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Setup Basic Apache Web Server in Ubuntu 13.04+



Update all repository and install all updates
:~$ sudo apt-get update && sudo apt-get upgrade


Install LAMP SERVER

:~$ sudo apt-get install lamp-server^
select *apache
create mysql password

:~$ sudo service apache2 restart

Server should now be accesible in your browser via http://yourip or http:// localhost

Install PHPMyAdmin

:~$  sudo apt-get install phpmyadmin

for Ubuntu 16.04++

:~$  sudo apt-get install phpmyadmin php-mbstring php-gettext
supply mysql password
supply phpmyadmin user password
For Ubuntu 9.10++ and Apache2, the corresponding setting is located in the file /etc/apache2/conf-available/phpmyadmin.conf which is a link to /etc/phpmyadmin/apache.conf.

:~$ sudo nano /etc/apache2/conf-available/phpmyadmin.conf

The file contains
Alias /phpmyadmin /usr/share/phpmyadmin
where the first /phpmyadmin should be changed to something different if one wants to avoid the unnecessary activity, e.g.:
Alias /secret /usr/share/phpmyadmin

:~$ sudo service apache2 restart

phpmyadmin should now be accesible in your browser via http://ip/secret






Allow enable mod_rewrite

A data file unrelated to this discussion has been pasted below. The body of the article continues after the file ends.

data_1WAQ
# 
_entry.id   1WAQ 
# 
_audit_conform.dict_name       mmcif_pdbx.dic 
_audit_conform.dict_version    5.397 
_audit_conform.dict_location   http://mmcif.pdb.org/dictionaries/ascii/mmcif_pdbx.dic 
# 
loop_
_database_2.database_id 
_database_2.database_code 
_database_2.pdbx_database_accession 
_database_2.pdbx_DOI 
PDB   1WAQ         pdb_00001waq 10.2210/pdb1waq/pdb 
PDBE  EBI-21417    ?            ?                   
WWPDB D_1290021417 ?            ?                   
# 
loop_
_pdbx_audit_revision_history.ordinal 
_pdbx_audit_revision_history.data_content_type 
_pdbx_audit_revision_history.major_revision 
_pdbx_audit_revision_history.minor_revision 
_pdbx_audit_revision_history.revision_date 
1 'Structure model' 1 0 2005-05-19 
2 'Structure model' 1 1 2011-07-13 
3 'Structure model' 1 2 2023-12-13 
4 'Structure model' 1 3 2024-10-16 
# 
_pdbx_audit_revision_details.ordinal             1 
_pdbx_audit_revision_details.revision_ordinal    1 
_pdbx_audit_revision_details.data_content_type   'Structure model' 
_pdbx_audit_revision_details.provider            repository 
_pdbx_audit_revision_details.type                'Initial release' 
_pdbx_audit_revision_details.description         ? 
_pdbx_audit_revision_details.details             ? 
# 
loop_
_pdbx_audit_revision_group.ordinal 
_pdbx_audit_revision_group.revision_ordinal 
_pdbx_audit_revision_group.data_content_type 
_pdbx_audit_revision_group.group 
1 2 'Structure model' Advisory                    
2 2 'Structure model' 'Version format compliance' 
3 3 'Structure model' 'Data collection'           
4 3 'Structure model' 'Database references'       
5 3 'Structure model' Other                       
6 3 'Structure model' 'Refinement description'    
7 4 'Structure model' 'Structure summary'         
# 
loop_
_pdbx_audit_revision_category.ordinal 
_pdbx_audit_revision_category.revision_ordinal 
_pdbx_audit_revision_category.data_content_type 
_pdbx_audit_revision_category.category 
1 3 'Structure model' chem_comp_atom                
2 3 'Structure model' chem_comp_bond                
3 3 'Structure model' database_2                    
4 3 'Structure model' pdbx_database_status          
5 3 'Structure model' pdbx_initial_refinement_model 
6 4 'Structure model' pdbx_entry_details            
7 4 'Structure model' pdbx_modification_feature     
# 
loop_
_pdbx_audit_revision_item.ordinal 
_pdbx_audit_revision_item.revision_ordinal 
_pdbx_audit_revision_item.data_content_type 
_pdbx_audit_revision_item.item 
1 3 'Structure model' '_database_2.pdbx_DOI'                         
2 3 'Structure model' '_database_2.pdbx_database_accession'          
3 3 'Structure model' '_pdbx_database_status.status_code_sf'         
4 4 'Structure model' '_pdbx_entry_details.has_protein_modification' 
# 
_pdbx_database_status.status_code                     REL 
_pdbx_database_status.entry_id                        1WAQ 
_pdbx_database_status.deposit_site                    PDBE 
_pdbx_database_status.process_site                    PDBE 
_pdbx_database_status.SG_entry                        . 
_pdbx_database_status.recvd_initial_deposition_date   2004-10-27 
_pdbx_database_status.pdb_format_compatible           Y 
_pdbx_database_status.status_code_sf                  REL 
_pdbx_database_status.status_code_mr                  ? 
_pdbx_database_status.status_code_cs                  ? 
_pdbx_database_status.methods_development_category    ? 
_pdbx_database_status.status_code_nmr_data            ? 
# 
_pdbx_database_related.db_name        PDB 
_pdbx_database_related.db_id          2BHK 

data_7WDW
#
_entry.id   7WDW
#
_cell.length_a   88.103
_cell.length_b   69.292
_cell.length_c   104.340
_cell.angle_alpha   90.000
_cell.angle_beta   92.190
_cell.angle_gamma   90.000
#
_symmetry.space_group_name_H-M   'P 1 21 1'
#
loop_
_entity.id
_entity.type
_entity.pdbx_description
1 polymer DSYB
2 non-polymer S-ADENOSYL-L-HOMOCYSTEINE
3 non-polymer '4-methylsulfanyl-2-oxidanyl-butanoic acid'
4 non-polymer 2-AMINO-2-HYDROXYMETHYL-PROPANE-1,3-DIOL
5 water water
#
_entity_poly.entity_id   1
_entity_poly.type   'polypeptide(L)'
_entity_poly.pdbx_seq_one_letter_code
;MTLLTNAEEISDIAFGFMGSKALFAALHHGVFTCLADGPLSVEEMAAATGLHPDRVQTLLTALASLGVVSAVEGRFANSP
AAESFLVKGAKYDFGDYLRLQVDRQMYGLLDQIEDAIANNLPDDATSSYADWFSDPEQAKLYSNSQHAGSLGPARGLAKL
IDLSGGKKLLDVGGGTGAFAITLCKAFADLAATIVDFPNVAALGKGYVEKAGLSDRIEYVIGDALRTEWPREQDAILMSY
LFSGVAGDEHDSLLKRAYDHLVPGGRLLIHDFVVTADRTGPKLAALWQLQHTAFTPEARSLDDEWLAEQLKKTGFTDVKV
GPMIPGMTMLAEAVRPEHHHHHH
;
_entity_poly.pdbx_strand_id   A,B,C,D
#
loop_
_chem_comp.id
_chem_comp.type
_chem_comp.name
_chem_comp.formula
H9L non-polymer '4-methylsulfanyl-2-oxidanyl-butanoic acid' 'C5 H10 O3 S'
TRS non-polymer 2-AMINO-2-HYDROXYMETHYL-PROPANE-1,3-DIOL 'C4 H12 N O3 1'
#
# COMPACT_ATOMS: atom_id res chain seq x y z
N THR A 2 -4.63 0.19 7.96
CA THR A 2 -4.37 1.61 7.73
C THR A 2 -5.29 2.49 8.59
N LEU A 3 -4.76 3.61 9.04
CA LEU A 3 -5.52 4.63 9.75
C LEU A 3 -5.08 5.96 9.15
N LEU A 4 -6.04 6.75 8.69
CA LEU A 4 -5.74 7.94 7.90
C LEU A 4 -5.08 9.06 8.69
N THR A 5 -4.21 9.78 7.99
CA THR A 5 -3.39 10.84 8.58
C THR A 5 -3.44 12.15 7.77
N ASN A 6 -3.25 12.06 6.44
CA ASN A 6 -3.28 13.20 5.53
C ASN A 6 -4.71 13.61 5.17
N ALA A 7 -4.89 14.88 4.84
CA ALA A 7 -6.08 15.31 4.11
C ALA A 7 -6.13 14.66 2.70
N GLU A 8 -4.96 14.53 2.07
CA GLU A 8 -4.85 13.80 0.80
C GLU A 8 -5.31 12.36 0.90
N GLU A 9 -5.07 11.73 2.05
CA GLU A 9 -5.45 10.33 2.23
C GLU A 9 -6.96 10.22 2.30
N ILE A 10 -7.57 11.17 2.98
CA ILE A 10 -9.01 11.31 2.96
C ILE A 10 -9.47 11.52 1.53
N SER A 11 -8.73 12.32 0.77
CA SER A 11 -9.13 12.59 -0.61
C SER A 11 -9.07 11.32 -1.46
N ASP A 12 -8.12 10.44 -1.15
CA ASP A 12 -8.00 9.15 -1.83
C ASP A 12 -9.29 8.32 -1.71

:~$  sudo a2enmod rewrite
:~$  sudo nano /etc/apache2/apache2.conf


<Directory />
Options FollowSymLinks
AllowOverride All
Require all denied
</Directory>


<Directory /var/www/>
Options Indexes FollowSymLinks
AllowOverride All
Require all granted
</Directory>


:~$ sudo service apache2 restart
Change Document Root
:~$ sudo nano /etc/apache2/sites-enabled/000-default.conf
Default is DocumentRoot /var/www/html
:~$ sudo service apache2 restart

Hide Apache Version and OS Identity from Errors

When you install Apache with source or any other package installers like yum, it displays the version of your Apache web server installed on your server with the Operating system name of your server in Errors. It also shows the information about Apache modules installed in your server.
Prevent Apache to not to display these information to the world, we need to make some changes in Apache main configuration file.
Open configuration file with vim or nano editor and search for “ServerSignature“, its by default On. We need to Off these server signature and the second line “ServerTokens Prod” tells Apache to return only Apache as product in the server response header on the every page request, It suppress the OS, major and minor version info.